I’ve been sitting with the concept of grief, like an old friend. I make art in its name and try to understand it. Grief sits for me like a model, allowing me to translate it into something I can process. With every brushstroke and pencil scratch, I find it becomes more and more familiar to me.
It’s painful. It’s unbearable and isolating. It makes the fear of loss bubble up within me like sea foam. It is great and awful. How can such a feeling even occupy a space as small as I am, or anyone else? But it does.
I fear the loss of those I love. I fear it and feel it overwhelm me. As inevitable as the sea crashing on the shore. Do you think the sand knows it is forever changed by the water — washed away, pushed aside, or eroded? Within me, these bits and pieces of experience with the people I love take shape. Experiencing loss reshapes you;
it changes you — for better or for worse.
It’s a fear neither I nor anyone else can out-race, fight, or keep at bay. It’s as real as every fear that ever was or ever will be in any person on this planet. For me, it creeps in, intruding on an idle moment, bringing with it a friend — anxiety. “They’re not here,” Fear says. “They must be hurt or gone or in danger because you didn’t say good night or good luck. Because you were distant or angry or upset.”
But there’s no cause and effect that can prevent or deliver loss to you in this way. No ritual that, if you perform, or fail to, will bring about any such result.
Even if it feels that way.
The only way I can understand why I have this deep-seated fear of losing the people I love is that I already know what it feels like. It’s a sensation that does not bear repeating, though I know it will. It’s inevitable. It’s natural and part of this ongoing cycle of life.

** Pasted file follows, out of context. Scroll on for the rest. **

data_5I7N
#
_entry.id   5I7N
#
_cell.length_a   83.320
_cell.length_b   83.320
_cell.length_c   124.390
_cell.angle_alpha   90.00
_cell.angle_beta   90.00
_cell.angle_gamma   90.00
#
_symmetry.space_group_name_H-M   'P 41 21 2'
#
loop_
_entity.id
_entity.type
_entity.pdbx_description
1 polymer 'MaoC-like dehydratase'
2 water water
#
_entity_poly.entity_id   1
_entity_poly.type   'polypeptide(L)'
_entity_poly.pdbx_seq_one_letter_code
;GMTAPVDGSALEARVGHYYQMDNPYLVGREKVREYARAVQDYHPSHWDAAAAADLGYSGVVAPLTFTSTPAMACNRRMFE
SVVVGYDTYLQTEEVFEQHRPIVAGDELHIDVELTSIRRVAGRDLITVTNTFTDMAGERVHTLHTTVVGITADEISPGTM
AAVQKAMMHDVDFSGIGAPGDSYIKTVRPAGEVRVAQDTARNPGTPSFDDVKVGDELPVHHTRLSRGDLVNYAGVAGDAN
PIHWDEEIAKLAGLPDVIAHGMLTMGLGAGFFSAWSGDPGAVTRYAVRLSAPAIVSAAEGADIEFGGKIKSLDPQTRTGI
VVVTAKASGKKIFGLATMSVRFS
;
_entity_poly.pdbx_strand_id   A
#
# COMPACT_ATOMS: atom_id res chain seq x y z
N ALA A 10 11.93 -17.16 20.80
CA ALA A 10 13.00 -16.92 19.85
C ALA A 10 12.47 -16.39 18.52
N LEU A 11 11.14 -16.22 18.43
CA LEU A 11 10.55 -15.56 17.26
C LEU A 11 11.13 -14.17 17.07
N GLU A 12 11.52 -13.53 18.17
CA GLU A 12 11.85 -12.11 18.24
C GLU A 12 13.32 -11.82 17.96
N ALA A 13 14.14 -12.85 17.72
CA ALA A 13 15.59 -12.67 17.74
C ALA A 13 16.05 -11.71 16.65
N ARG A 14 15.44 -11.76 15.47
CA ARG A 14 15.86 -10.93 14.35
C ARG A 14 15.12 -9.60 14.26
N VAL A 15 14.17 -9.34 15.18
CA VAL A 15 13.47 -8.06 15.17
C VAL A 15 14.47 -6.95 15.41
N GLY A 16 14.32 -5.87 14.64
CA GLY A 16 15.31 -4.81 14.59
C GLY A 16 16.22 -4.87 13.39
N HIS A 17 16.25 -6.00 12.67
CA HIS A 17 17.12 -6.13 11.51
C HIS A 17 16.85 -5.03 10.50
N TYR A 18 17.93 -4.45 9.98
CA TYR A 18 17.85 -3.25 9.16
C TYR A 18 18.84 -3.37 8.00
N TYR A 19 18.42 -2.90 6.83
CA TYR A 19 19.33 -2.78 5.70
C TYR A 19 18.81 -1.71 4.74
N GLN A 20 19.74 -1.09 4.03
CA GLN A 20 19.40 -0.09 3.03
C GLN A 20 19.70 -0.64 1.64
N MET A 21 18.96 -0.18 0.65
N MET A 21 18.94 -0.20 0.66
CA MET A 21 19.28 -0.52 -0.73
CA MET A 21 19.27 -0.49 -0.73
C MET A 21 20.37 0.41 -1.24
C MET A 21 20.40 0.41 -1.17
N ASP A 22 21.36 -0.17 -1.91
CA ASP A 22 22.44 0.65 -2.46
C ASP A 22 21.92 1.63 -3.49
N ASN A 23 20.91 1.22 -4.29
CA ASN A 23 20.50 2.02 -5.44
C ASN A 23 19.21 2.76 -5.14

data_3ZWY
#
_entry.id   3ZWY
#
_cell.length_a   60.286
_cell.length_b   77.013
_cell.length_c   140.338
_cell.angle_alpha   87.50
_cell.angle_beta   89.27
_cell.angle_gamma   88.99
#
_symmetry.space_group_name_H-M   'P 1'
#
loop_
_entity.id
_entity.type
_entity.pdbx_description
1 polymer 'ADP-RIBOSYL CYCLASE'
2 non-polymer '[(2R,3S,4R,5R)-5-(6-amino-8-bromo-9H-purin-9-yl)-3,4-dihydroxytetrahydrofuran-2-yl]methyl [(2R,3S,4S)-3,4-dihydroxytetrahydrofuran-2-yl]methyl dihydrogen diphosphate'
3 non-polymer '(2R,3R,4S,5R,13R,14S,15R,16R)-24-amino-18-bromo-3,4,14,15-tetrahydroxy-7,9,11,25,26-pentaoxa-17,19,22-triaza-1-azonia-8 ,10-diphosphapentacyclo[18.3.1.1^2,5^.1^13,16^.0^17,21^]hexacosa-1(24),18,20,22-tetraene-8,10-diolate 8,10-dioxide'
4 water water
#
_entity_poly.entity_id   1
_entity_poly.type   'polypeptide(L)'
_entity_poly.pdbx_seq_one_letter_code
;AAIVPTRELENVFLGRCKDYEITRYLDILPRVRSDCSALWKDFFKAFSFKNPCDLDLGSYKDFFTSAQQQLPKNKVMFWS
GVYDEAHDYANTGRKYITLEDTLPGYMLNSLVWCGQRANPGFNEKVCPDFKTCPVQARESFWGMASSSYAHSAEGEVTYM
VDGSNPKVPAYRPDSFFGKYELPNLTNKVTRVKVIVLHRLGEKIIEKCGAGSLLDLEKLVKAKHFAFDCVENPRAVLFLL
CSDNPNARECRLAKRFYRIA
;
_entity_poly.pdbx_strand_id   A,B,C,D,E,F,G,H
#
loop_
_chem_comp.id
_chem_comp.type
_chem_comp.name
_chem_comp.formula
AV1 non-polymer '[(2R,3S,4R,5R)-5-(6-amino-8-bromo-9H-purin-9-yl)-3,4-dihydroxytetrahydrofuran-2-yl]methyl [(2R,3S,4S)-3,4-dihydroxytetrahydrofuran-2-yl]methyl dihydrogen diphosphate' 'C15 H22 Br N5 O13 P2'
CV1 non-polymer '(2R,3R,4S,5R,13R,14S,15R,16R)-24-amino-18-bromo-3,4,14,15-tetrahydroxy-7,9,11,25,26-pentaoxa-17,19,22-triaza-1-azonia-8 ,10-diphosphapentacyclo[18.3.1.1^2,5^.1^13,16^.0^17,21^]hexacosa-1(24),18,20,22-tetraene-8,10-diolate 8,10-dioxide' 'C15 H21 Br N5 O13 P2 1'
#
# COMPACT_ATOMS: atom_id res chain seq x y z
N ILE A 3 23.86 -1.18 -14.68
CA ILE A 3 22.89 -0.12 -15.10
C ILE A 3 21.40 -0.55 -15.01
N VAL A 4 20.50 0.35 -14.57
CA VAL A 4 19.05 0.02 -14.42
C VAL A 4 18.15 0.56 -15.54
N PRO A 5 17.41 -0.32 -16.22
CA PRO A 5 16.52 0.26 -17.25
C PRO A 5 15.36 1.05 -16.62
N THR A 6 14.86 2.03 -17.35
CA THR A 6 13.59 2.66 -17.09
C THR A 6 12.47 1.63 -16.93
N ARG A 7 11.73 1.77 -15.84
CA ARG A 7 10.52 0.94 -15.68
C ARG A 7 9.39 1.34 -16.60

“Fighting it” feels different than fighting any other fear I have.
The way you face fear is to acknowledge it. You need to understand that it is powerful and indirectly represents what you value. If I am afraid of heights, I am not afraid of being high up — I am afraid of the potential consequences. I can climb the highest mountain, acting in direct opposition to my instincts. “You’re so high up, you might make a mistake,” Fear says. “You’ll hurt yourself or cause irreparable damage.” I can be careful and still face my fear directly, like an opponent, to let it know that I can handle it.
But I can’t challenge the fear of loss as directly and I’m not sure I want to. All the same, I can work against parts of it. Fearing loss is fearing the empty parts of a life that had once been so much fuller. There’s no way to recover what has been lost. No way to rewrite it so it hurts less. It is impossible to prevent.
While loss cannot be prevented, you can hold whatever or whoever you care about closer than your fear will ask you to push them away. Being paralyzed by the fear of loss is meaningless if it keeps you away from the people you love. It puts you precisely in the position you were afraid of being in — being without that person, missing out on some key experience, feeling isolated and alone.
What I can do, however, is make sure that I fill my life to the brim with love, joy, and experience. Not only that, but also make sure I cherish and appreciate all of it. Instead of seeing only where things are not — where they are lacking — I can be grateful for what is and what was. I can respect and honor whatever has been lost because it held such an important space in my life. I can take whatever is left and let it be the foundation upon which I grow.
I wouldn’t fear loss if I didn’t have something I thought was worth losing.